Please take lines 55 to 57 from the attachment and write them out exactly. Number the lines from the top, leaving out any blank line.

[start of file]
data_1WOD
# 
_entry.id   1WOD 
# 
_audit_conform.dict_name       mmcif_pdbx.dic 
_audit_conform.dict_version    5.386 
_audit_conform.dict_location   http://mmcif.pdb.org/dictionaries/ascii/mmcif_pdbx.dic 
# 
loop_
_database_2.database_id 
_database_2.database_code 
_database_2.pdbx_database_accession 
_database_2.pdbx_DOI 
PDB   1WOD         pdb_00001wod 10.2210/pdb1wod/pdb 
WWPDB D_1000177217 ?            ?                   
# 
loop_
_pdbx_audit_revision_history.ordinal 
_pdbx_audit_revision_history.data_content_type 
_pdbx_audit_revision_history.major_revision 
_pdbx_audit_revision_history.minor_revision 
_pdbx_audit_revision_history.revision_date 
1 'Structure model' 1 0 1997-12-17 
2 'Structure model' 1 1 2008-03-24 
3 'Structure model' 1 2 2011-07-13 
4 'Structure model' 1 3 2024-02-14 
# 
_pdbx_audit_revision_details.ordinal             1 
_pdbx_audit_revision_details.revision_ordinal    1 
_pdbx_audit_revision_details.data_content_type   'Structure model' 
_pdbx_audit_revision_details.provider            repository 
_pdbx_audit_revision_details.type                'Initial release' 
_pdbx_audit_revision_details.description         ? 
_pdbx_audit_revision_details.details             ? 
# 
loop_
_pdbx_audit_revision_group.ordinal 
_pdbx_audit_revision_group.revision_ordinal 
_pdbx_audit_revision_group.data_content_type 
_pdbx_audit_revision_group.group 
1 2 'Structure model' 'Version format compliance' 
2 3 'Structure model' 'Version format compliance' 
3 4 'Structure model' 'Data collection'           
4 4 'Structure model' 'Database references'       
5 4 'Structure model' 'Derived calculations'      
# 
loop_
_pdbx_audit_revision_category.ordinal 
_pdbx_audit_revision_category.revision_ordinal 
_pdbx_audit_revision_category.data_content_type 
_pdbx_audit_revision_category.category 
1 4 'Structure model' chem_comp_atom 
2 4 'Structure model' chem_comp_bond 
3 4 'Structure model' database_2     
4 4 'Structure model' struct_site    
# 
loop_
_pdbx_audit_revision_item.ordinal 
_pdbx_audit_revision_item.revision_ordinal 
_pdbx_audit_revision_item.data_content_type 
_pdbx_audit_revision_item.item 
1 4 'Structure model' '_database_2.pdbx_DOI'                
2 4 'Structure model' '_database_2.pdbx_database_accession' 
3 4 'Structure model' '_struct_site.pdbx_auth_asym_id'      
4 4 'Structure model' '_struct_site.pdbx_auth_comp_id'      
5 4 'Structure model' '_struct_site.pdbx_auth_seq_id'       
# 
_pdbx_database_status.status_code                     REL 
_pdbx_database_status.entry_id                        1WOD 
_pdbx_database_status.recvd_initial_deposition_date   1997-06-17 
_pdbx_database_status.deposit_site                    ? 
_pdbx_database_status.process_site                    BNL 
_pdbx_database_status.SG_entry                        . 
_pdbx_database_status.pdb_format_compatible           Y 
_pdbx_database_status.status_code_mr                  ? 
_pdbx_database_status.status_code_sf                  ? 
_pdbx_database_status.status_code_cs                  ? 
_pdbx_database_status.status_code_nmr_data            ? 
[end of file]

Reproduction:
4 4 'Structure model' struct_site    
# 
loop_